The award-winning TV series returns with a special episode on famous writers and their origin stories. And when we say ‘origin’, we mean dawn-of-mankind origin. The episode shows how storytelling evolved through the eras, from storytelling in caves to printed books. At the same time, it lets us in on little secrets (and weird habits) of acclaimed writers and poets.
The episode opens in the Stone Age, where storytelling in its primitive form relied on cave drawings and on the vivid descriptions of an endowed narrator. Storytelling is paralleled to cinema-going, with special effects springing into existence from the power of narration/imagination, CGI (as in ‘cave-generated imagery’) and epic music coming from skin drums. Rattus Rattus intercepts giving the historical background, while sketches provide trivia information on how famous writers invoked inspiration. With a further nod to British popular culture, the episode shows Roald Dahl, Enid Blyton and Lewis Carroll taking part in a… special edition of the Great British Bake off, where edible tea-cups, worm spaghetti and shrinking drinks are part of the menu. Granted, Blyton was the only one who had something edible on her counter, in its raw form of course, but what does her awarding as a star baker say about feminism? As the eras pass one after the other, we see Vishnu Sharma dropping the narrative mic as his audience get confused over the moral of his stories, George Eliot advising the use of a male pen name and Aristophanes creating comedy in Ancient Greece. What do you get when you try to explain comedy to a tragedy-loving person? A musical sketch on who is the butt of the joke.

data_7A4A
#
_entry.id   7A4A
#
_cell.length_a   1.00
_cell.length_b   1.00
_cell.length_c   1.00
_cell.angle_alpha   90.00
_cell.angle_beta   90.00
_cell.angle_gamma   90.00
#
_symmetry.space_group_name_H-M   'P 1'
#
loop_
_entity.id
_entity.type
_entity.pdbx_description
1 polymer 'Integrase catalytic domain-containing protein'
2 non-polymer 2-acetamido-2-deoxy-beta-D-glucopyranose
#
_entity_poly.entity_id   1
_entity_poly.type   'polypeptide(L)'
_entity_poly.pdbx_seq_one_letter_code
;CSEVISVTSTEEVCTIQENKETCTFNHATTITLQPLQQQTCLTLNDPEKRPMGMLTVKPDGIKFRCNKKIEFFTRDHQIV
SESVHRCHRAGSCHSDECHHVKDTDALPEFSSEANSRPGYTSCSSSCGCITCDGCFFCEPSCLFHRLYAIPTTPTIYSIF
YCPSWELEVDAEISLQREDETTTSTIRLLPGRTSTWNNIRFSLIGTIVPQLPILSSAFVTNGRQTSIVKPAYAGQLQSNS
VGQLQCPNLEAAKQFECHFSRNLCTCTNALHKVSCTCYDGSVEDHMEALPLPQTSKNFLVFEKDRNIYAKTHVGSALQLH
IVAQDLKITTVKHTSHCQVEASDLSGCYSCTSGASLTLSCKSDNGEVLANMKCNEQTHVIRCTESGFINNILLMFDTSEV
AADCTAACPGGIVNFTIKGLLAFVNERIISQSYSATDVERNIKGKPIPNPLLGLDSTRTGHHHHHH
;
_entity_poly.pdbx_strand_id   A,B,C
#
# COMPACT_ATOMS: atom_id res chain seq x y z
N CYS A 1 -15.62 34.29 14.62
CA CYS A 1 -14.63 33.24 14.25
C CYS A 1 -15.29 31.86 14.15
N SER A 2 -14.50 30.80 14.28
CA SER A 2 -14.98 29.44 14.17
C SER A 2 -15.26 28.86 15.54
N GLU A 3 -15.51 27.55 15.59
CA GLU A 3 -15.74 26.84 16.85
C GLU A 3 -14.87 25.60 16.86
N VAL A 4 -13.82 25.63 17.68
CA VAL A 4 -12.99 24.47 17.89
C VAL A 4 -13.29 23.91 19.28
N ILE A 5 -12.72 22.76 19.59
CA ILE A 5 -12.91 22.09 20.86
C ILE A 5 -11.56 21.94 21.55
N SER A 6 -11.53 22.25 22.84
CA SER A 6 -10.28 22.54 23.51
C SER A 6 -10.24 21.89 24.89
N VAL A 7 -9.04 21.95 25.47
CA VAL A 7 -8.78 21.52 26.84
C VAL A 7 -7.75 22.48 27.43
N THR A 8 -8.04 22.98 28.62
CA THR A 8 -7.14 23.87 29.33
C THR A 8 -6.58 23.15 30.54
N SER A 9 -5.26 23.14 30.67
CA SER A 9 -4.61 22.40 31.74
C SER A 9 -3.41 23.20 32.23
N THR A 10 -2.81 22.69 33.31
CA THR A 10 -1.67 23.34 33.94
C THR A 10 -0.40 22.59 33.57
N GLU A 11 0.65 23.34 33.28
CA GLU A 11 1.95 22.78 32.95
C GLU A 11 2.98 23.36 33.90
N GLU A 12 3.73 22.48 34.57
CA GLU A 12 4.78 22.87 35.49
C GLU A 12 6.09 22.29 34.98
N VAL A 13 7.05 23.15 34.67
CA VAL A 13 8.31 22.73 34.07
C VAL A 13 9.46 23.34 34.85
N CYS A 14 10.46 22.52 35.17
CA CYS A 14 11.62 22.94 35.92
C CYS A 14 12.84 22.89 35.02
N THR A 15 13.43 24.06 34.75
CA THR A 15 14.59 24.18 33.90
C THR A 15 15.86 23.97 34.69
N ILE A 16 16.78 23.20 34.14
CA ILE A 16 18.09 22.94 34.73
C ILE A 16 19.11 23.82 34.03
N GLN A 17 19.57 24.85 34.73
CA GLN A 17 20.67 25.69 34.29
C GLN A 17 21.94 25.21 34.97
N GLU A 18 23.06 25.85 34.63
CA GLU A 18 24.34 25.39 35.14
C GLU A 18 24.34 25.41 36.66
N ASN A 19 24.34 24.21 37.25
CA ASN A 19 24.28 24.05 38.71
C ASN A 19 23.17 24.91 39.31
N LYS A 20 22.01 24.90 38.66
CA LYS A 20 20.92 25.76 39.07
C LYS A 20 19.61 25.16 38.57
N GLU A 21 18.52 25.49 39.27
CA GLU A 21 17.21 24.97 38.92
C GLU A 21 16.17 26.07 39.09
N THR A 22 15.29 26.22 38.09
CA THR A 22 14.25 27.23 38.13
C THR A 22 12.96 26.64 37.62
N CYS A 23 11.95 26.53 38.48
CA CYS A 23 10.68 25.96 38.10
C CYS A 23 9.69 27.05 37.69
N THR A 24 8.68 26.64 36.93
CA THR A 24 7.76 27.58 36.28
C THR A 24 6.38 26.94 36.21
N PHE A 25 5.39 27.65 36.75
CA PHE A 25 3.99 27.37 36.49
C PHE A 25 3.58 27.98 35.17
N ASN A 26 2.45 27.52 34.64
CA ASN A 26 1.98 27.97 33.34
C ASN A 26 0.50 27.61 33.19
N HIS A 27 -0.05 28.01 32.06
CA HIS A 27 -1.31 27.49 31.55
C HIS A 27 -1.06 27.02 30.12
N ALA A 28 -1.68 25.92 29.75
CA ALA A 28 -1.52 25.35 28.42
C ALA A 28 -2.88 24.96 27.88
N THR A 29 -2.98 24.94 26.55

The joke still goes on as three fictional detectives have a stand-off on who was created first, who has the most expansive merchandise and who is going to solve the murder they were called for. Going back to feminism, we are transported to Lord Byron’s villa, where there is another competition on who is telling the scariest story among Lord Byron himself, Polidori and Mary Shelley. You guess who won? And girl power goes strong as Beatrix Potter, Malorie Blackman, Jacqueline Wilson and Enid Blyton sing it out commenting on the appeal of their stories. The episode wraps up with a few more trivia about Lord Alfred Tennyson, Charles Dickens, who apparently was the star of his era (semi-agoraphobic and fan-despising as it were), and the Brontë sisters, whose antagonist was Jane Austen in the publisher’s eyes.
Horrible Histories: Staggering Storytellers is an enjoyable one-off special on important figures of British literature. Amusing and funny, it relates to the modern era in an engaging yet not overburdening way. In other words, entertainment for young and adult audiences alike.